There are many nice spots for souvenir shopping in Tbilisi. But one of the most extraordinary places to find antiques and rarities is the Dry Bridge Flea Market. It’s located near the bridge that connects Dedaena Park with Saarbrücken Square.
You can wander the maze of stalls for hours, scouring through years of history. There are carpets, clay pots, old Russian watches, jewelry, Georgian books, maps, kitchen utensils, knick-knacks, and everything in between.
During the Soviet era, capitalism was illegal. Markets like the Dry Bridge Flea Market only existed underground. After the fall of the Iron Curtain, vendors started emerging out in the open. Originally, it was just locals selling things they didn’t want anymore to make a few extra bucks. Today, you’ll find some of the same, but also vendors who work at this market for a living.
Locals and tourists love to visit the Dry Bridge Flea Market. Locals come mostly to score deals on second-hand household items. But a growing number of tourists frequent the stalls as well. Here are some unique things to look out for.
What to Buy
Soviet Era Memorabilia
Undoubtedly, you will see many stalls selling items from Georgia’s perestroika years. This is the main draw for tourists. You’ll find military medals, pins, old currency, maps, and propaganda posters (mostly reprints but originals too!) to name a few.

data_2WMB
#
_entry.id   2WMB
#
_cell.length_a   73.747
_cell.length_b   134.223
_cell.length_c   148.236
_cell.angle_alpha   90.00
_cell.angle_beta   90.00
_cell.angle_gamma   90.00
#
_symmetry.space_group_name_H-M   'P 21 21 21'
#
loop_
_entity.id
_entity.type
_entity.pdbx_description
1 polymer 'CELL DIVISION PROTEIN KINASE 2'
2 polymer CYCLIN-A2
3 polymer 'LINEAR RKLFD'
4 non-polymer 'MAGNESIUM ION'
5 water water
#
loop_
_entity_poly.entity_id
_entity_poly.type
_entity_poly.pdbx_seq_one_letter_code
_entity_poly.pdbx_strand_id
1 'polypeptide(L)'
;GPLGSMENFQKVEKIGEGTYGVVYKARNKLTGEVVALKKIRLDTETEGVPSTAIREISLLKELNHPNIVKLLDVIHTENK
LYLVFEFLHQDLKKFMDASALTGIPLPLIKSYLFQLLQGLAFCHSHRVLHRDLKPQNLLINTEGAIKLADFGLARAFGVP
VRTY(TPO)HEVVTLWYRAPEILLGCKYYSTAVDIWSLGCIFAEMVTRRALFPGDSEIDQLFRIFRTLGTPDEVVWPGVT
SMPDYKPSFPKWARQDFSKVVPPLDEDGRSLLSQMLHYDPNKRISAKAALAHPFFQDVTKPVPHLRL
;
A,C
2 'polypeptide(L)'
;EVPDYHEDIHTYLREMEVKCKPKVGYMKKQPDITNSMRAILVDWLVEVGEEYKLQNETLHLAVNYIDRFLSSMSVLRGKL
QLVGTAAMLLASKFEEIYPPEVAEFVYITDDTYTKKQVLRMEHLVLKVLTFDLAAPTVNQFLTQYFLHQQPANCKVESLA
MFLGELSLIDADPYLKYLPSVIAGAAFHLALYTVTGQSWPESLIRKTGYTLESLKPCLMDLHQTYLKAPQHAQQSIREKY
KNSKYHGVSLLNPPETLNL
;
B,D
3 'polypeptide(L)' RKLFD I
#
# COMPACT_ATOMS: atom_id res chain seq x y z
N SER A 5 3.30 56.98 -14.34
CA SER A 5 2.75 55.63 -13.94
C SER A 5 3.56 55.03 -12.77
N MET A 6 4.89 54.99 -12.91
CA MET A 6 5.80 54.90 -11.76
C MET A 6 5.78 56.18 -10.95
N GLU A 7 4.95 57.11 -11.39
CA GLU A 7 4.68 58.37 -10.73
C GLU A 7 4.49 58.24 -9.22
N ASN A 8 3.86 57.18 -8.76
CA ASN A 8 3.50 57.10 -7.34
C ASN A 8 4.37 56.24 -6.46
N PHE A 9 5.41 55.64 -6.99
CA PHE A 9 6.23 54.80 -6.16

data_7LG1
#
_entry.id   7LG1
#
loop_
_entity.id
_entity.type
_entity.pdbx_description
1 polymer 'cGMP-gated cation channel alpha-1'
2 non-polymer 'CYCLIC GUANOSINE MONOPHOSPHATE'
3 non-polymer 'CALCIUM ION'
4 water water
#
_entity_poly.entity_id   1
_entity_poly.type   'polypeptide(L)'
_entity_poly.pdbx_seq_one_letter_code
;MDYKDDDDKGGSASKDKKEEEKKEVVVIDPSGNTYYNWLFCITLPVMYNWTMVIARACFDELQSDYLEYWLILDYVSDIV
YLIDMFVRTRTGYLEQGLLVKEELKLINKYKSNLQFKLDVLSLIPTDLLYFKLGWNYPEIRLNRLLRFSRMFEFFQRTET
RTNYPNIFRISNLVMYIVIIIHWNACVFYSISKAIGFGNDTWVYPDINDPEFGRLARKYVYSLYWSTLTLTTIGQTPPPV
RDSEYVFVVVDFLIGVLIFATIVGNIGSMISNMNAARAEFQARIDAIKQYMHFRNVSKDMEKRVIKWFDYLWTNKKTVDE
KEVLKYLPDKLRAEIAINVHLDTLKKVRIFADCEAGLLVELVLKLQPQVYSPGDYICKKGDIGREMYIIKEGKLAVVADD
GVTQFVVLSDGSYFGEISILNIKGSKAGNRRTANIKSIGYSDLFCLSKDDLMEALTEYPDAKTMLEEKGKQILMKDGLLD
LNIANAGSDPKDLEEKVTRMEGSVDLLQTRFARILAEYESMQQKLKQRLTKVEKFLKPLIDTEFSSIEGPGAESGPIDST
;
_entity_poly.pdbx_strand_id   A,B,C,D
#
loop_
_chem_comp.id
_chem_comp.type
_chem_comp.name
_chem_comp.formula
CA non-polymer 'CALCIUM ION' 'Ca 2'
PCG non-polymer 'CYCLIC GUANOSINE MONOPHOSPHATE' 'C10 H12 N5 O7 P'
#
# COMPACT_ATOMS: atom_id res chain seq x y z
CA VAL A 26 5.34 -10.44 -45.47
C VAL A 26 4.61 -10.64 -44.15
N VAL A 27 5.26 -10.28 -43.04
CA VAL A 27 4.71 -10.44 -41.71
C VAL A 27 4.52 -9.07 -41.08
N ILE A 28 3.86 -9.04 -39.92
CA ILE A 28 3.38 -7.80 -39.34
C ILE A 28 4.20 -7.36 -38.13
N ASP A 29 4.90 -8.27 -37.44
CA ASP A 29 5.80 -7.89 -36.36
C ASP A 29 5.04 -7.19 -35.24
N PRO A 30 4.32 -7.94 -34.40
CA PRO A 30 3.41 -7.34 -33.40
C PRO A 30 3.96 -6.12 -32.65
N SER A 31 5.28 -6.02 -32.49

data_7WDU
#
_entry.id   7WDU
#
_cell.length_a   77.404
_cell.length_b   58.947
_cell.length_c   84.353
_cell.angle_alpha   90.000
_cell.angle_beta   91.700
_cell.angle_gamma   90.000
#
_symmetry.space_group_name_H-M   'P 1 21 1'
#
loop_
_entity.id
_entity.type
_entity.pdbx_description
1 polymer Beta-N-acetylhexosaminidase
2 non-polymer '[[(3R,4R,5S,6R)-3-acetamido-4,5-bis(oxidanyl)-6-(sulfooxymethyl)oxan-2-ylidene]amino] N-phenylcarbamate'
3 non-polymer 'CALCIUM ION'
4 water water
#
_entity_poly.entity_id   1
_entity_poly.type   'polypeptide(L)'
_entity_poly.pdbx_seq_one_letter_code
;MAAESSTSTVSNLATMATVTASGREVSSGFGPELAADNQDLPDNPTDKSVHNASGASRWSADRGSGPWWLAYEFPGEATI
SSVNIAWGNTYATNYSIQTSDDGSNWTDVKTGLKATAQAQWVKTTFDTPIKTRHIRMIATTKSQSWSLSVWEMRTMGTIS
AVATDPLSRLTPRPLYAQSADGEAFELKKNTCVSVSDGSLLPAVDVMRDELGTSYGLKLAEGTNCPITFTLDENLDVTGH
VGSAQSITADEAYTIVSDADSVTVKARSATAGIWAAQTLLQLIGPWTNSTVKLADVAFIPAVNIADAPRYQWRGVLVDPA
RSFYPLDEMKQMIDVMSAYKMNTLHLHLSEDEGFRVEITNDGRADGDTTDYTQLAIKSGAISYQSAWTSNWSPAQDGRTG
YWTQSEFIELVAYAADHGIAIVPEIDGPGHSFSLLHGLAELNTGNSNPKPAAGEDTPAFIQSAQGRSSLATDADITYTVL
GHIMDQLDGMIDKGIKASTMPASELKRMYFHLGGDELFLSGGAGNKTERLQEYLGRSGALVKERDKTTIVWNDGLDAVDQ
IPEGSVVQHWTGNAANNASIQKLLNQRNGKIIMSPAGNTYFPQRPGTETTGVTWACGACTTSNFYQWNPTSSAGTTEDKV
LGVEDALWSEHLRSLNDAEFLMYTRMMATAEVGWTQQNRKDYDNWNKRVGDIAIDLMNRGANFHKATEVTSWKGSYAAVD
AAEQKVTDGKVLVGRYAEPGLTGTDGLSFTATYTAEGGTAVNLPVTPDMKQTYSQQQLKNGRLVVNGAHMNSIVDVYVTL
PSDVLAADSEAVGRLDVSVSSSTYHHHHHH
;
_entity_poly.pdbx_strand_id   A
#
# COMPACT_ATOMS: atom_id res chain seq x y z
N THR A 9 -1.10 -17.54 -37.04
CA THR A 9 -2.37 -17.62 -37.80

Vendors are starting to capitalize on the growing tourist market. There are some unique handicrafts for sale. But a lot of the artwork is reprints. Still, it’s nice to bring home something quintessentially Georgian.
Cameras & Typewriters
Vintage is in! Anyone who loves old cameras and typewriters won’t want to miss out on the array of “technology” on display. Comb through the tables of antiques and you may just find an old German camera or a dual-lens treasure.
Clothing & Jewelry
The Dry Bridge Market is a mecca for those who love one-of-a-kind fashion pieces. In addition to old USSR t-shirts, there are also WWII military jackets, papakhas (traditional Georgian fur hats), and amber jewelry.
Visiting the Dry Bridge Flea Market
By Bus: bus lines 20 and 23 will take you to Pushkin Square. From there it’s just a 5 minute walk to the market.
By Car: Parking is very limited around the market. It’s better to take the bus.
Hours: 10am – 5pm daily; might be closed if the weather is bad. You’ll find the most vendors on the weekend.
Notes: It’s ok and expected that you will haggle on the price. Negotiating in Russian is helpful! But don’t low ball or expect to pay the same as locals. Cash only.